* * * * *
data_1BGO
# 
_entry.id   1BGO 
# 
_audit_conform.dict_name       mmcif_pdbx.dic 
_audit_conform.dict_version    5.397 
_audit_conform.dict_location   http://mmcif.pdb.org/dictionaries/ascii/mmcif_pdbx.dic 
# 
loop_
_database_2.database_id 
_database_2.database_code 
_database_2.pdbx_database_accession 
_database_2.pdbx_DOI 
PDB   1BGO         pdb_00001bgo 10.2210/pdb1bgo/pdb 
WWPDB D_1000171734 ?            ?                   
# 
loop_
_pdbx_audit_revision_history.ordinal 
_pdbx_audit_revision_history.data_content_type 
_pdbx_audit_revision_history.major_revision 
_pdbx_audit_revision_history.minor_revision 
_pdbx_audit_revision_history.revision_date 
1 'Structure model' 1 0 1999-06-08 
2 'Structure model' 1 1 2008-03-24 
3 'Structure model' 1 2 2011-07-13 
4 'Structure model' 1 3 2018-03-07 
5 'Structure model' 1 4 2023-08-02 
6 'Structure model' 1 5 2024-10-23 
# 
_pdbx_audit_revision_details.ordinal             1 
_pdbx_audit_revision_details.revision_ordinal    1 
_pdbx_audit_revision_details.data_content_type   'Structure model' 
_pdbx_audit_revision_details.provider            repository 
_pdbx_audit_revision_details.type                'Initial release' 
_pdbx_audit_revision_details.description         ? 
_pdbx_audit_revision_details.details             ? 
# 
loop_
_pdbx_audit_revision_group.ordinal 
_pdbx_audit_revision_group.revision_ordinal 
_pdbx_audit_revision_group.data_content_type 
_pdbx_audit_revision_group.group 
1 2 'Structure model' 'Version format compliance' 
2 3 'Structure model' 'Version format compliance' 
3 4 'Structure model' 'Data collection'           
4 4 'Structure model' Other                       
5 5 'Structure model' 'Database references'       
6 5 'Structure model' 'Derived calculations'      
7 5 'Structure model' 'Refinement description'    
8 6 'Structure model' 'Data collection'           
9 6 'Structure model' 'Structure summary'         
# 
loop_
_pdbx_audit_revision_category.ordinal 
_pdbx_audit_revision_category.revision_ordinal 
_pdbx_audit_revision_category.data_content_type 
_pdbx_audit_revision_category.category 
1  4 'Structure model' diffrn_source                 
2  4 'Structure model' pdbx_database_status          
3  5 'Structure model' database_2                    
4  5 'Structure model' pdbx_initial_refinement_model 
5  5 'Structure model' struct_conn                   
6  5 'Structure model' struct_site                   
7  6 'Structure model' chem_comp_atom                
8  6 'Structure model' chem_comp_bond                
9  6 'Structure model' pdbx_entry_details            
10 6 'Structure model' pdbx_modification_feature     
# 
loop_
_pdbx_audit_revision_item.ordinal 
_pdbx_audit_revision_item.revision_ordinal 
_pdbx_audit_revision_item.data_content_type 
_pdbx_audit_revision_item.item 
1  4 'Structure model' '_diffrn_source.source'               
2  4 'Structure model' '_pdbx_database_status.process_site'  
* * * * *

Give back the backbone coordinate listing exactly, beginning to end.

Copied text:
data_1BGO
# 
_entry.id   1BGO 
# 
_audit_conform.dict_name       mmcif_pdbx.dic 
_audit_conform.dict_version    5.397 
_audit_conform.dict_location   http://mmcif.pdb.org/dictionaries/ascii/mmcif_pdbx.dic 
# 
loop_
_database_2.database_id 
_database_2.database_code 
_database_2.pdbx_database_accession 
_database_2.pdbx_DOI 
PDB   1BGO         pdb_00001bgo 10.2210/pdb1bgo/pdb 
WWPDB D_1000171734 ?            ?                   
# 
loop_
_pdbx_audit_revision_history.ordinal 
_pdbx_audit_revision_history.data_content_type 
_pdbx_audit_revision_history.major_revision 
_pdbx_audit_revision_history.minor_revision 
_pdbx_audit_revision_history.revision_date 
1 'Structure model' 1 0 1999-06-08 
2 'Structure model' 1 1 2008-03-24 
3 'Structure model' 1 2 2011-07-13 
4 'Structure model' 1 3 2018-03-07 
5 'Structure model' 1 4 2023-08-02 
6 'Structure model' 1 5 2024-10-23 
# 
_pdbx_audit_revision_details.ordinal             1 
_pdbx_audit_revision_details.revision_ordinal    1 
_pdbx_audit_revision_details.data_content_type   'Structure model' 
_pdbx_audit_revision_details.provider            repository 
_pdbx_audit_revision_details.type                'Initial release' 
_pdbx_audit_revision_details.description         ? 
_pdbx_audit_revision_details.details             ? 
# 
loop_
_pdbx_audit_revision_group.ordinal 
_pdbx_audit_revision_group.revision_ordinal 
_pdbx_audit_revision_group.data_content_type 
_pdbx_audit_revision_group.group 
1 2 'Structure model' 'Version format compliance' 
2 3 'Structure model' 'Version format compliance' 
3 4 'Structure model' 'Data collection'           
4 4 'Structure model' Other                       
5 5 'Structure model' 'Database references'       
6 5 'Structure model' 'Derived calculations'      
7 5 'Structure model' 'Refinement description'    
8 6 'Structure model' 'Data collection'           
9 6 'Structure model' 'Structure summary'         
# 
loop_
_pdbx_audit_revision_category.ordinal 
_pdbx_audit_revision_category.revision_ordinal 
_pdbx_audit_revision_category.data_content_type 
_pdbx_audit_revision_category.category 
1  4 'Structure model' diffrn_source                 
2  4 'Structure model' pdbx_database_status          
3  5 'Structure model' database_2                    
4  5 'Structure model' pdbx_initial_refinement_model 
5  5 'Structure model' struct_conn                   
6  5 'Structure model' struct_site                   
7  6 'Structure model' chem_comp_atom                
8  6 'Structure model' chem_comp_bond                
9  6 'Structure model' pdbx_entry_details            
10 6 'Structure model' pdbx_modification_feature     
# 
loop_
_pdbx_audit_revision_item.ordinal 
_pdbx_audit_revision_item.revision_ordinal 
_pdbx_audit_revision_item.data_content_type 
_pdbx_audit_revision_item.item 
1  4 'Structure model' '_diffrn_source.source'               
2  4 'Structure model' '_pdbx_database_status.process_site'  